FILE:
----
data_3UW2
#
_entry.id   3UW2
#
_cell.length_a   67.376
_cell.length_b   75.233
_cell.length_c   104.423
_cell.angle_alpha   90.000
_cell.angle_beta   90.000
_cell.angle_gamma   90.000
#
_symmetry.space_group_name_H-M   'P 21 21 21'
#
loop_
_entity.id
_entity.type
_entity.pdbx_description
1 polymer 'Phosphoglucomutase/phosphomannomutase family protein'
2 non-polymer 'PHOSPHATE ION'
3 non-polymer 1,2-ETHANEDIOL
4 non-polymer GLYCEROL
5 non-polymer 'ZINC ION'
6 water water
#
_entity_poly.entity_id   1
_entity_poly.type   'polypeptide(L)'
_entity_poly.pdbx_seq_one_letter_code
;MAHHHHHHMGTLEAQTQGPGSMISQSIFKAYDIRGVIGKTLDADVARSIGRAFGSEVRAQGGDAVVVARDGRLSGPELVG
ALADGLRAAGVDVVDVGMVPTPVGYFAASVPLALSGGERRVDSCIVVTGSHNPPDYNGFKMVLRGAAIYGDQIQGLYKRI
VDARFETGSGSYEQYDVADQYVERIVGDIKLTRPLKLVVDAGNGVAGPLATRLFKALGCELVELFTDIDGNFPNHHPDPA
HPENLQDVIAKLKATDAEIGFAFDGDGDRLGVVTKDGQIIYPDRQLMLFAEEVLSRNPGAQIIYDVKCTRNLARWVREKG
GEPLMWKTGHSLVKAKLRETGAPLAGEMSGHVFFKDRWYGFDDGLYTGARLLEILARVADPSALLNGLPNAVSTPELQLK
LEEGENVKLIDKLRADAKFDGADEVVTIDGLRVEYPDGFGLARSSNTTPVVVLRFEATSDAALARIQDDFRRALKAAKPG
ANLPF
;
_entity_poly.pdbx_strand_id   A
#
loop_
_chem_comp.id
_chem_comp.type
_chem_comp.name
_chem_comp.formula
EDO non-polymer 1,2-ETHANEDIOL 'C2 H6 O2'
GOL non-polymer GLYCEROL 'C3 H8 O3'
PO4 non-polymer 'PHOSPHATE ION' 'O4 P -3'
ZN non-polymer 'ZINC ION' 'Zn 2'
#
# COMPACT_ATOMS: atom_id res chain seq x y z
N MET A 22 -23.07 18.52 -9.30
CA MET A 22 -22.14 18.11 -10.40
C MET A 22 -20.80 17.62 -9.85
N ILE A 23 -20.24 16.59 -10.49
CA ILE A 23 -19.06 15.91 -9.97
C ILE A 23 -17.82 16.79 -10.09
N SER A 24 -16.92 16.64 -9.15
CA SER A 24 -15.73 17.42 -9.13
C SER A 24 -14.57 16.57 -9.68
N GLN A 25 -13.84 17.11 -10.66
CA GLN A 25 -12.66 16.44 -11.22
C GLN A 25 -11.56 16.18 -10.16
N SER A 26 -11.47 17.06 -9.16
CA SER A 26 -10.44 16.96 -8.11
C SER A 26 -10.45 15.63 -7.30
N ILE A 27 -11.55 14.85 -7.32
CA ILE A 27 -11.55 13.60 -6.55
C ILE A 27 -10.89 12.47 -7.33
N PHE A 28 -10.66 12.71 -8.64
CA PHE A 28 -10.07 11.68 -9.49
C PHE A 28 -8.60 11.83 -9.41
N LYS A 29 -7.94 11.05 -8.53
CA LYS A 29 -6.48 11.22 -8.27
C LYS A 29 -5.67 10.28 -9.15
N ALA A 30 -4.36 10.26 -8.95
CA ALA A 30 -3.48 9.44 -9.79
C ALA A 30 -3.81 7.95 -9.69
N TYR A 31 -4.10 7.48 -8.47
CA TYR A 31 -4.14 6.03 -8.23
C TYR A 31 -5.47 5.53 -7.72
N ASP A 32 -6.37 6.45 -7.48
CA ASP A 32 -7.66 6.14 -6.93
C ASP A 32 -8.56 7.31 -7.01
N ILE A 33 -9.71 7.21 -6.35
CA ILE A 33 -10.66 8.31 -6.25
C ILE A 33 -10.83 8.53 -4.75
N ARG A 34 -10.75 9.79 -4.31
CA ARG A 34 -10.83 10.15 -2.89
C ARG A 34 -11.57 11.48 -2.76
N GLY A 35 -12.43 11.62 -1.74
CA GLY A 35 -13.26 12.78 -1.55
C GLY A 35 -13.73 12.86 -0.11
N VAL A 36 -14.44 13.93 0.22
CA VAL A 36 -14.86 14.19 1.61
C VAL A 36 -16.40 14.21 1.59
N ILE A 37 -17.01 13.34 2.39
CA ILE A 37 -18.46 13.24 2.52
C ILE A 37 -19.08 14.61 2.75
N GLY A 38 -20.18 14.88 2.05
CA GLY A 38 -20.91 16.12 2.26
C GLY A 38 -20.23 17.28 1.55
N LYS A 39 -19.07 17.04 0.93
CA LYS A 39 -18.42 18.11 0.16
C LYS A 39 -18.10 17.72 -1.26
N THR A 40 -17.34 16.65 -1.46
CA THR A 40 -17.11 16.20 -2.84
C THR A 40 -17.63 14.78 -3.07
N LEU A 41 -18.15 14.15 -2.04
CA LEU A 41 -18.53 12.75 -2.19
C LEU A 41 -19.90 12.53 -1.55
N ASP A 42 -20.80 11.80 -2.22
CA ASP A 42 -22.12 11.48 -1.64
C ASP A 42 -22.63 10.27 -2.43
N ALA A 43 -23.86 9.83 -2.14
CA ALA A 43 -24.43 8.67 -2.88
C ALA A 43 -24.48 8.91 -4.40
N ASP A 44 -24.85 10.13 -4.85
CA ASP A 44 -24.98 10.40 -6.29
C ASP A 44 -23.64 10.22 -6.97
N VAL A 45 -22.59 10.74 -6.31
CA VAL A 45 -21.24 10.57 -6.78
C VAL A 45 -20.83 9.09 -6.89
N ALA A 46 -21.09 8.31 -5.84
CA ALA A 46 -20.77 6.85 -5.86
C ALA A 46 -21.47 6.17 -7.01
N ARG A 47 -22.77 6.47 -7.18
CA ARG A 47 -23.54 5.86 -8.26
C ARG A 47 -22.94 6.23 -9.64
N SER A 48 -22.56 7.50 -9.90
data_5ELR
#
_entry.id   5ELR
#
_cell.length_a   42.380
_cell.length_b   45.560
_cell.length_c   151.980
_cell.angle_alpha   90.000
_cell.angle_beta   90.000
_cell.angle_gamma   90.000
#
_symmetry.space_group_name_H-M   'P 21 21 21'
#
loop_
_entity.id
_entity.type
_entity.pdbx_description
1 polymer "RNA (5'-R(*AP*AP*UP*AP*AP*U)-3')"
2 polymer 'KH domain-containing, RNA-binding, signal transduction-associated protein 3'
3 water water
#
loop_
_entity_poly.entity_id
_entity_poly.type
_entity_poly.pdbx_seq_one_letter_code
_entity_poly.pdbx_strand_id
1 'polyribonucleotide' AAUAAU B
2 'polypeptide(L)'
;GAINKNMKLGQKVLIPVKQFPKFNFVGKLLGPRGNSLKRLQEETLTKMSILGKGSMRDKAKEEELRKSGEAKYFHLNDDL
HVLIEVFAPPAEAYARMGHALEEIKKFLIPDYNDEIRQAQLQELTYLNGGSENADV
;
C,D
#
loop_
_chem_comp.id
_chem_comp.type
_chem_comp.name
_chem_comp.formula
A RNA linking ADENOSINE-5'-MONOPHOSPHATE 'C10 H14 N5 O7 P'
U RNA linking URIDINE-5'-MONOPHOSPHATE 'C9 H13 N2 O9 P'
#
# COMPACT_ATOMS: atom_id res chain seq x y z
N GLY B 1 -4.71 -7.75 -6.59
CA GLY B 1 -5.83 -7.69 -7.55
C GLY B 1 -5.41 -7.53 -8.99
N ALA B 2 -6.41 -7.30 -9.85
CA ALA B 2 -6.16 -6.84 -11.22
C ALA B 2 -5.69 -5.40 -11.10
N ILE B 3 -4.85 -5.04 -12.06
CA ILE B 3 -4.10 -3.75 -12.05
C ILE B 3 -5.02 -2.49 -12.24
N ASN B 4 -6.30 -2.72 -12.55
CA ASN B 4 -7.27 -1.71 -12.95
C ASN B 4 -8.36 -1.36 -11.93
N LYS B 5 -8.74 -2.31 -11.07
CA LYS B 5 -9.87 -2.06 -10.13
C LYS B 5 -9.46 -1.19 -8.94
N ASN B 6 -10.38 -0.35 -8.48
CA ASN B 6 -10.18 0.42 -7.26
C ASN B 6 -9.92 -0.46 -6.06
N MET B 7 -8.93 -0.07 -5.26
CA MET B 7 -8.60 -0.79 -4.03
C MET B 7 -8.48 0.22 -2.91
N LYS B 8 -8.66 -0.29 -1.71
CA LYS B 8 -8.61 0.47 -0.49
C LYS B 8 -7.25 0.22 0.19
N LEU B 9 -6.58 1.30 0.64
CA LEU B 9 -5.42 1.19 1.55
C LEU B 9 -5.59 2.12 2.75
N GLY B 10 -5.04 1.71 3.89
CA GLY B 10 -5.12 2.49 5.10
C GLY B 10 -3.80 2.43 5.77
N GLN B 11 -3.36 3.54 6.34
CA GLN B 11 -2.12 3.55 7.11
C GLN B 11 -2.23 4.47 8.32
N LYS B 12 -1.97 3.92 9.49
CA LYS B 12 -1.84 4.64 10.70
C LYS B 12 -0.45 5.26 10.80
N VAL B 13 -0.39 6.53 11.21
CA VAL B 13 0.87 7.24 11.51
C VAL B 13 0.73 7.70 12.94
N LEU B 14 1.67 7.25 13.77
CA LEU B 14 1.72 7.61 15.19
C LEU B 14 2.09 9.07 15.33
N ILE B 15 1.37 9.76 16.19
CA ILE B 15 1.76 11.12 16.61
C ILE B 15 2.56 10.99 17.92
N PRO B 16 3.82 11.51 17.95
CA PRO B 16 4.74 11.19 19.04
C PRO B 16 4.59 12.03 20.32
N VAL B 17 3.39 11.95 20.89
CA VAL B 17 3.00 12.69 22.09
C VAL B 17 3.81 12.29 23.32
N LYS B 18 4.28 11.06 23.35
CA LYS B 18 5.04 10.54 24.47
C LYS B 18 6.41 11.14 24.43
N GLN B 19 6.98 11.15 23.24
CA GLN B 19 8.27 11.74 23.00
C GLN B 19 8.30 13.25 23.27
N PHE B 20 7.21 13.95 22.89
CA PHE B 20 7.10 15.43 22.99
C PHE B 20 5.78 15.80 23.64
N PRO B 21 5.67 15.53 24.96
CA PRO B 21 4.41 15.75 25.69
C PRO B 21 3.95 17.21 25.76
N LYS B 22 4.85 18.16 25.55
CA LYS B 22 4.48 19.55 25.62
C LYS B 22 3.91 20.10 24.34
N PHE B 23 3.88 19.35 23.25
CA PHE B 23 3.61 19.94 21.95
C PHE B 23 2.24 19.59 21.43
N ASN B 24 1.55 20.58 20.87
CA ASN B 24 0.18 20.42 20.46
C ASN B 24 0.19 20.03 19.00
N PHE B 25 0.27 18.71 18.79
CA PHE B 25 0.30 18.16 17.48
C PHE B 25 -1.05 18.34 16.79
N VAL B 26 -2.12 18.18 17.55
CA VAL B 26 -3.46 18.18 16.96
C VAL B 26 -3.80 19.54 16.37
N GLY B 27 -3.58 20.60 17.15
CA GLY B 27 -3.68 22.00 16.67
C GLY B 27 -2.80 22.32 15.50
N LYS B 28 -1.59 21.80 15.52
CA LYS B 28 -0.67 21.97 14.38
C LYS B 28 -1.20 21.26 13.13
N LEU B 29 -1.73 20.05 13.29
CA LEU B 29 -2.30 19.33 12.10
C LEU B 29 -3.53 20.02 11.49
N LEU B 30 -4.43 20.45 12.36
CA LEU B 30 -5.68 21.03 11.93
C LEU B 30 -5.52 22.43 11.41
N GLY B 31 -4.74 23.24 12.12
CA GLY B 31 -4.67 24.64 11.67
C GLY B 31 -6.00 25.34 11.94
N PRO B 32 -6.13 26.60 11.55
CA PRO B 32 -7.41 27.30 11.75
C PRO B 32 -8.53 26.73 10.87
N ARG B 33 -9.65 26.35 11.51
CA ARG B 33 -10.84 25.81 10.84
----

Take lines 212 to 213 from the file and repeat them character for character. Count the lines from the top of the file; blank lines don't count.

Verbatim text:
N ILE B 15 1.37 9.76 16.19
CA ILE B 15 1.76 11.12 16.61